Scared To Death
A: Wouldn’t it be great if being paranoid about contracting herpes was the only way to contract herpes?
Look, STD, lots of people self-diagnose themselves with herpes when all they have is an innocuous little cut or sore near their mouth or genitals. People who are too embarrassed/ridiculous to go see their doctors are highly likely to arrive at a herpes misdiagnosis. So calm the fuck down.
Even if your roommate does have herpes, STD, you’re not going to get it from sharing a toilet—unless you and the roommate have invented a novel new way of taking a dump. And you’re not going to get it from your damn dog. For his own sake, your roommate shouldn’t allow your dog to lick his open sores (who does he think he is? Job?), herpes-related or not, and if you’re really freaking out about your promiscuously affectionate new dog, well, you can make up your mind to refrain from kissing any animal that drinks out of toilets, licks its own ass, and laps up vomit.
Q: I have a new girlfriend. She likes me to eat her cream pie after we have sex. She does get off again and squirts most of the time when I do it. No one has ever asked me to do this before her. Is she crazy? Or am I for doing it?
Not A Cream Pie Lover Yet
A: Why does someone have to be crazy? A cream pie isn’t my preferred post-orgasm snack—I much prefer a Creamsicle—but if it turns your girlfriend on and gets her off, and if doing this for her doesn’t leave you curled up on the bathroom floor in the fetal position, then you’re not crazy and neither is she. She’s kinky, you’re GGG and you’re both enjoying some kick-ass, boundary-pushing sex. Enjoy.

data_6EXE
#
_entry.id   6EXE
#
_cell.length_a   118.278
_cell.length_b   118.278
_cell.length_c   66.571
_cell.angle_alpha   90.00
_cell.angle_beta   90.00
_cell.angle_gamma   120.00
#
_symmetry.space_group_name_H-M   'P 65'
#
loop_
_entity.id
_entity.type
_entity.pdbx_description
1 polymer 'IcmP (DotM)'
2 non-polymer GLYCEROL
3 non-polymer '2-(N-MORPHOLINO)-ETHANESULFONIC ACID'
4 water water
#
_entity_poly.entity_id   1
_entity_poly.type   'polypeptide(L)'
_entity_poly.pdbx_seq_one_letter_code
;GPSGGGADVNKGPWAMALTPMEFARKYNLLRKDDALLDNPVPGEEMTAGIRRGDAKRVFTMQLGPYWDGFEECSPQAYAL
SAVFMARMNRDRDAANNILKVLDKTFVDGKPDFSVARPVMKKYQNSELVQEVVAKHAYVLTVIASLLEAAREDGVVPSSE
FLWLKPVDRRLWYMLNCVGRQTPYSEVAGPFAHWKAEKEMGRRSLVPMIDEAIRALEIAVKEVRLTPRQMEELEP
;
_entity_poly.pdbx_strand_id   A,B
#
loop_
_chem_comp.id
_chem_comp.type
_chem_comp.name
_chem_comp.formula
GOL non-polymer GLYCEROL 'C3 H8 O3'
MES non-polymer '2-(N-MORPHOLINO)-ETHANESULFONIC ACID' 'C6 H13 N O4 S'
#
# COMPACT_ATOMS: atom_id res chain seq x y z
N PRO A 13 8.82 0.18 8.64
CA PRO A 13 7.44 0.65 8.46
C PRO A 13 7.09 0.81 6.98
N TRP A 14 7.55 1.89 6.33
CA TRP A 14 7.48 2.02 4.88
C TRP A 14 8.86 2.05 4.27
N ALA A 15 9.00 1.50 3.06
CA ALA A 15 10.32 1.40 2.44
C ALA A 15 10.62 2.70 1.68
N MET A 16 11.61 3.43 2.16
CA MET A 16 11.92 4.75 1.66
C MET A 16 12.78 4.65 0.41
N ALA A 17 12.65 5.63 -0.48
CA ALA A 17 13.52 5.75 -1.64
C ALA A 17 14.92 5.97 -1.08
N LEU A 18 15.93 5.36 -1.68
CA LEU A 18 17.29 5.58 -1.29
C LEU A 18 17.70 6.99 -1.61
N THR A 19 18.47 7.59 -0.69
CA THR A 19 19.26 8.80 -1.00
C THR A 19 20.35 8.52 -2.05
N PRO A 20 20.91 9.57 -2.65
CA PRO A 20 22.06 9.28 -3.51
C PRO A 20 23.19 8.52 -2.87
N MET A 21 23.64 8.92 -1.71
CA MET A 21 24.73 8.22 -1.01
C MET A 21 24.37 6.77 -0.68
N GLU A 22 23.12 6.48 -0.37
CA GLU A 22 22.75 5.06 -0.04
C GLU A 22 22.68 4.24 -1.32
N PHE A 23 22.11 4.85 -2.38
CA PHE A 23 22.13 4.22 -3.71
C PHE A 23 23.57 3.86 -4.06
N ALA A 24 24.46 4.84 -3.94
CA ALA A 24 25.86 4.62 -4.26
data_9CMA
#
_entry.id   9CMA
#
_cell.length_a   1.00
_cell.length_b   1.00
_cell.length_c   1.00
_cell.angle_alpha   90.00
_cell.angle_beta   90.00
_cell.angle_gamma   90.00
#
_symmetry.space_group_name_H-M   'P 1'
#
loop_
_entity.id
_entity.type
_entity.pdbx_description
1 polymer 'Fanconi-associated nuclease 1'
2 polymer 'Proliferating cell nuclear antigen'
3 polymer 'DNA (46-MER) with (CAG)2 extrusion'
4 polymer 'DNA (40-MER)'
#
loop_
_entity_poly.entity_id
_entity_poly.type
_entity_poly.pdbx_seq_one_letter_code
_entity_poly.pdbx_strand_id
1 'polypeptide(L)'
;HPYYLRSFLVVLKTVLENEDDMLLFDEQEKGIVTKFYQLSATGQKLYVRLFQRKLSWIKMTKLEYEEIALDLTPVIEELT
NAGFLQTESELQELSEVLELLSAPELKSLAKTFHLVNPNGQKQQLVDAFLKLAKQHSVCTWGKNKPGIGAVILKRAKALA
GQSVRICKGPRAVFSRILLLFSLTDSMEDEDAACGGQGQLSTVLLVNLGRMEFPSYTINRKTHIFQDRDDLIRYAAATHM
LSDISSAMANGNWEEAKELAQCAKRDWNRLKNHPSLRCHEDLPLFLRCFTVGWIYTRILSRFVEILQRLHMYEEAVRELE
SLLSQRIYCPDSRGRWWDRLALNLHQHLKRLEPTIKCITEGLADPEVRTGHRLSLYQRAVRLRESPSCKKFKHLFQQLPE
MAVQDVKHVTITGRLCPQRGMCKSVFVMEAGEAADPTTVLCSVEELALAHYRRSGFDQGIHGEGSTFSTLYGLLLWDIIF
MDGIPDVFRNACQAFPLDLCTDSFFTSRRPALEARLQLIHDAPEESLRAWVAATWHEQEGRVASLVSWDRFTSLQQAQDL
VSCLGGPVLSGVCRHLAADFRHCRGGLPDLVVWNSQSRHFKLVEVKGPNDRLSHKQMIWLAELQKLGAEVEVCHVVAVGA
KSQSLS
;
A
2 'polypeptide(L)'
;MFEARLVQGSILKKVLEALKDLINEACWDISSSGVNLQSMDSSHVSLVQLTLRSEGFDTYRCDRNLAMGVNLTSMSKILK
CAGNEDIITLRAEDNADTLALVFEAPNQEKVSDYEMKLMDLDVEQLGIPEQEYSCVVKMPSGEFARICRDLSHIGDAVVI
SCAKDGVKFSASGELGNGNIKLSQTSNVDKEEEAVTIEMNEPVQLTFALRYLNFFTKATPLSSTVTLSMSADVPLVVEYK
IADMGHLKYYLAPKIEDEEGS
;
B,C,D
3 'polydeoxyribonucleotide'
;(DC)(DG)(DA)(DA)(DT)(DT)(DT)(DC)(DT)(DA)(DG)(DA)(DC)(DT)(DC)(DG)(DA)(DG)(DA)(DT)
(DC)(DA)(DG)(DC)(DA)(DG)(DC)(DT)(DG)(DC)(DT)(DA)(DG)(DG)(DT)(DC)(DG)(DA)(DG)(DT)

Q: I’m a 28-year-old straight guy. I’m also five feet six and 124 pounds. I know, I know—I’m hardly microscopic. But I always feel like I’m a lost kid when I’m at a bar or club. So that, right away, is a confidence killer when trying to meet women. But here’s the real kicker: I like tall women. In fact, I prefer somewhat butch women—Hilary Swank in Boys Don’t Cry, Geena Davis in A League of Their Own—and this leads to the ancillary problem that many of the women I’m attracted to are lesbians and thus are not interested in me. But even the tall, butchy straight/bi girls tend to go for guys who are taller than them. Most women I talk to about why they fall for tall guys have a common theme: They are looking for someone who makes them feel secure. That’s what I want! Is it so damn wrong to want a woman to be protective of ME? I want to be held by a strong pair of lady arms! No, I’m not into super-muscle women, nor am I into hardcore dom/sub stuff. Why is my vanilla kink such an obstacle? What am I to do?
Below Their League
A: Most women prefer taller men—not tall men, just men who are taller than they are. It’s a sad, unavoidable fact, BTL, one you’ll have to accept (just as I had to accept that most men prefer women), and you’ll have to search longer and harder for the lady/lady arms of your dreams. Not much else you can do about it.